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Tubby Time! Take Two.

The Tigers’ coach takes on a fresh season with lots of new faces — and lots of question marks.

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This month marks the beginning of Tubby Smith's 27th season as a college basketball coach. But only his second at the University of Memphis. His first on the Tiger bench ended with, at best, mixed reviews. The Tigers finished 19-13, good enough for fifth in the 11-team American Athletic Conference. (Smith will remind you this is precisely where the team was picked to finish.) But 19-win seasons that fall short of the NIT, let alone the NCAA tournament, are considered face-plants by much of the remaining Tiger fan base, a base that is dwindling if you count the empty seats at FedExForum on game nights.

Smith's second season in Memphis will be very different. The departure of three starters with eligibility remaining — most notably brothers Dedric and K.J. Lawson (along with their father, Keelon, who served as Smith's director of player development) — forced a significant transformation of the Tiger roster. A pair of junior-college All-Americans — guard Kareem Brewton and forward Kyvon Davenport — will be among the new faces counted upon to help the Memphis program regain national traction. (In the preseason AAC coaches poll, the Tigers were picked to finish ninth in the now-12-team league. Welcome aboard, Wichita State.)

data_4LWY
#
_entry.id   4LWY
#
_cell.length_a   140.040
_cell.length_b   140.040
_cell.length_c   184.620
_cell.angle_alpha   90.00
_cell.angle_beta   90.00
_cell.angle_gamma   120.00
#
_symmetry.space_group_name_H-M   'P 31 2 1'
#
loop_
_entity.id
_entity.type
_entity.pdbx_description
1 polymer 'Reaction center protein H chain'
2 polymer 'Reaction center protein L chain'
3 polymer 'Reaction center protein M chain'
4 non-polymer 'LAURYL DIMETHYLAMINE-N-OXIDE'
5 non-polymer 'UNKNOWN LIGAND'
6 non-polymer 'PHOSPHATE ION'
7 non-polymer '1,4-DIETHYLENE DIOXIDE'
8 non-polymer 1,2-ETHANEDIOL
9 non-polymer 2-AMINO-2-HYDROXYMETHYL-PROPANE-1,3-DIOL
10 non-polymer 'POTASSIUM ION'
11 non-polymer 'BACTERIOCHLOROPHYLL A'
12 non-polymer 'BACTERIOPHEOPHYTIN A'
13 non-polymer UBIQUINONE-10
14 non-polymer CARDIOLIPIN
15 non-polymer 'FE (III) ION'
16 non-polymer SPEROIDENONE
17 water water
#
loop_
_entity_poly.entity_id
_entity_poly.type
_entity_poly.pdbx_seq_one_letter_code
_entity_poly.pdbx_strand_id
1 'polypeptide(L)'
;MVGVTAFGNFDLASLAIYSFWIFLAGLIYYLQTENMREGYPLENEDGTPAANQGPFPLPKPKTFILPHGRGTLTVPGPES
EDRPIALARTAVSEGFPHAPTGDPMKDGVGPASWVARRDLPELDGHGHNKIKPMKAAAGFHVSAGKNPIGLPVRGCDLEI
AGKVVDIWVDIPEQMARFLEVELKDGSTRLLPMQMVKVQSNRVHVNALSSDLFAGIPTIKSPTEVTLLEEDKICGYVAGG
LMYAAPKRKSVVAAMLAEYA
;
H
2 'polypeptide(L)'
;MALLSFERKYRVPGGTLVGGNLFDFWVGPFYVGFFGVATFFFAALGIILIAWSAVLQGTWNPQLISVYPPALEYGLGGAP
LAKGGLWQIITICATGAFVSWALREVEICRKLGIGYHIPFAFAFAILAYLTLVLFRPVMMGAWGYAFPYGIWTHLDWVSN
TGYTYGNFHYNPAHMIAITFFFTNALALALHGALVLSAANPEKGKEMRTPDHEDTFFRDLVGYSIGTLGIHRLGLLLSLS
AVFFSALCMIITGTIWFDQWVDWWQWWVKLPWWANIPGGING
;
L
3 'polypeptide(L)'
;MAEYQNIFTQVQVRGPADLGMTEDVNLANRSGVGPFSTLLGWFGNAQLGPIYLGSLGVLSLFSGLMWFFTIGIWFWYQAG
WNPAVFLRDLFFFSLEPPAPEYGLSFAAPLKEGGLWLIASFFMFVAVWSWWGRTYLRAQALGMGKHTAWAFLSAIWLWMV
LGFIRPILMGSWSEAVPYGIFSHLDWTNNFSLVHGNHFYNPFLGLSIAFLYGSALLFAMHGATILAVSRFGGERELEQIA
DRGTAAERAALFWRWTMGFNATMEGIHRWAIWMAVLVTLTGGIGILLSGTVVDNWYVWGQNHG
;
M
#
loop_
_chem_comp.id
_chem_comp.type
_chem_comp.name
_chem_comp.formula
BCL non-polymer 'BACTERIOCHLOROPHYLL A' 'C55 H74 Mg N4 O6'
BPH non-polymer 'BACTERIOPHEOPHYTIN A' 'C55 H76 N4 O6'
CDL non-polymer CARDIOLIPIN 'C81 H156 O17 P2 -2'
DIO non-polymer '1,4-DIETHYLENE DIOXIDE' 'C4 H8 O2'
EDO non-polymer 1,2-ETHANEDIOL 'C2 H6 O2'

Tiger guard Kareem Brewton Jr. (above) and forward Kyvon Davenport (below) are among a large group of rookies.
  • Tiger guard Kareem Brewton Jr. (above) and forward Kyvon Davenport (below) are among a large group of rookies.
coverstrory_davenport.jpg

During a recent visit in his office on the U of M campus, Smith discussed his Tiger tenure to date, and what's ahead for the embattled program.

Is it a relief for this season to arrive, for games to finally be played?

Changes are inevitable in every organization, but in sports more than anywhere else. From junior high on up. People are moving; our society is mobile. It's good to have signed the class we did, the No. 1 class in the American Athletic Conference. That was a big relief, knowing we have talented players coming in.

You don't want to lose anybody, but I can't really pay attention to what people think or say. Everybody has an opinion. They don't know the inner-workings. You may think you know about what's going on at FedEx or with the Grizzlies. But you're dealing with human beings, personalities. And then 17-to-20-year-olds, they're being influenced by a lot of different stimuli.

Social media. People don't know how to interpret. Look at our president. And young people simply don't know how to digest [it all].